What the YIMBYs Never Understand
The tribulations of renting in America
In May, the New York Times Magazine wrote about the famed social housing in Vienna. Americans are usually shocked to learn that a vast majority of Viennese qualify to live in deeply affordable, high-quality housing. There is no downside to renting there because the rents will always be a small fraction of your annual income. Forty-three percent of all housing is insulated from the market and the government subsidizes affordable units for a wide range of incomes. Decades ago, a great amount of housing supply was built, and unlike in the United States, Vienna never abandoned the cause of public housing.
It’s obvious to any tenant reading about Vienna that life there, from a standpoint of sheer economics, is better than life in any major American city. Rents, always high in New York and California, surged across the country during the pandemic, fueling a homelessness crisis that will not abate. For those who have housing, existence is only stress-free as long as the job is well-paying. One wrong turn and eviction is around the corner. Certain localities have stronger tenant protections than others. Either way, rent is something many Americans—those who don’t own property, and are nowhere close to buying anything—must think about constantly. It is an economic and psychological burden. To be liberated from it, like the Viennese, would be to enter a utopic state.
The YIMBYs never quite understand this. I have some sympathy for them because they aren’t wrong about housing in America. We don’t build enough. In Japan, housing construction is constant and rents are relatively low. Owning a property is something like owning a car—it doesn’t appreciate, at all, over time, but making the purchase is plausible for most people. Japan has been building for decades and zoning restrictions are almost nonexistent. The United States could do this, but won’t. YIMBYs dream of Japan, just as socialists dream of Vienna.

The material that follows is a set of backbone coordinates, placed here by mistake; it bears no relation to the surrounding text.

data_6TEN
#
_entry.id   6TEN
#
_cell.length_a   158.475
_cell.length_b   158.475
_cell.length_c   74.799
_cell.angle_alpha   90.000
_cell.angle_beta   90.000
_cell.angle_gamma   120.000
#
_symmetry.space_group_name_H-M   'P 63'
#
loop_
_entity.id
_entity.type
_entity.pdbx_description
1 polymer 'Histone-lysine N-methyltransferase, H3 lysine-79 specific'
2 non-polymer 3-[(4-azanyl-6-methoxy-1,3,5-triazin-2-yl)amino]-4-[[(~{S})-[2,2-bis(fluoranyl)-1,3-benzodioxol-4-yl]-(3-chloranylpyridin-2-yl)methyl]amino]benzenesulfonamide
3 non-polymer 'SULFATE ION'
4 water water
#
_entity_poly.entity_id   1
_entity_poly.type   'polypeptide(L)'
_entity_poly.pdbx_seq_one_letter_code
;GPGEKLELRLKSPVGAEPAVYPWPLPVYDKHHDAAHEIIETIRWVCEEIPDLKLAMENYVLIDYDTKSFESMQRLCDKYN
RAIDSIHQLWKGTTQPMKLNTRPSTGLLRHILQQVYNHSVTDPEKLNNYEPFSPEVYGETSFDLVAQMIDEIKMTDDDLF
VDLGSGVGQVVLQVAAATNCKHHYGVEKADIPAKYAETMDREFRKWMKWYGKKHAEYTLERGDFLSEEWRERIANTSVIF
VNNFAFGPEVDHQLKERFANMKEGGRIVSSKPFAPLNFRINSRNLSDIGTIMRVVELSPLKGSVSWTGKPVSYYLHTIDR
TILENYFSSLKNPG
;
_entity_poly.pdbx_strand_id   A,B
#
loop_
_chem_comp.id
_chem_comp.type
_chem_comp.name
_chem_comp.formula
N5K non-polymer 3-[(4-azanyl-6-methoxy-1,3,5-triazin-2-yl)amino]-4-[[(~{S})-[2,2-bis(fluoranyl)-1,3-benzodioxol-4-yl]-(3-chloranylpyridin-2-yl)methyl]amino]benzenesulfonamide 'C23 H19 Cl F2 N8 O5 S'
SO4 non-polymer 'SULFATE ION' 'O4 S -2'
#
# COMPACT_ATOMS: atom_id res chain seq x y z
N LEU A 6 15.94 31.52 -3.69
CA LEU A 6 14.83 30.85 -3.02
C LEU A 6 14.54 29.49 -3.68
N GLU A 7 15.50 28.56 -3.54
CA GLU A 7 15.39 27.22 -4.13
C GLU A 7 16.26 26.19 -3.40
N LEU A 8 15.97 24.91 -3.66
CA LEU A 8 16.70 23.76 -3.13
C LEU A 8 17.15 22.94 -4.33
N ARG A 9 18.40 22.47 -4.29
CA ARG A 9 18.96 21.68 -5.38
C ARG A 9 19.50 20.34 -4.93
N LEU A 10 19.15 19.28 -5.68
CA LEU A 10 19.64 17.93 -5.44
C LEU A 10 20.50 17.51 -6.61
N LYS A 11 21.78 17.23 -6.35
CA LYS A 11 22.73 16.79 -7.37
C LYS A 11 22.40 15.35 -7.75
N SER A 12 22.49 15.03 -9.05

But the trouble for YIMBYs is that they have no near-term answer for the struggles of the American tenant. The socialist proclaims that the government must build more housing and subsidize it, or allow tenants to form cooperatives and take charge of more buildings. In the twentieth century, the federal government was in the business of both building and subsidizing housing for the lower and middle classes. The New York City Housing Authority took off in the New Deal era, and programs like Mitchell-Lama allowed families, for a very low cost, to buy comfortable apartments. In the second half of the twentieth century, neoliberal governments turned away from these initiatives and encouraged the destruction of public housing. Low-cost SRO housing was outlawed and obliterated. Today, the market decides what most people pay, with unwieldy voucher programs available for the poor.
Matt Yglesias, the leading liberal pundit, is one of the internet’s most vocal YIMBYs. Leftists who read me revile him, but I’ve been a subscriber to his Substack for several years and find much of his writing worthwhile, even when I disagree with it. Unlike his Twitter feed, where the hot takes fly perplexingly fast and loose, his writing tends to be thoughtful and considered. He’s certainly been one of the louder voices against the restrictive, racist zoning America’s suburbs have maintained for more than a half century. His advocacy for housing density, in the cities and suburbs alike, is much needed.
But Yglesias, like other YIMBYs, neglects the punishing reality of renting in America. Housing supply, over time, will lower rents. But a tenant owing thousands of dollars in back rent—a tenant on the cusp of eviction—does not have the luxury of time. A tenant paying 50 or 60 percent of her income in rent can’t wait patiently for the Tokyo-style building boom to arrive. That tenant needs help now.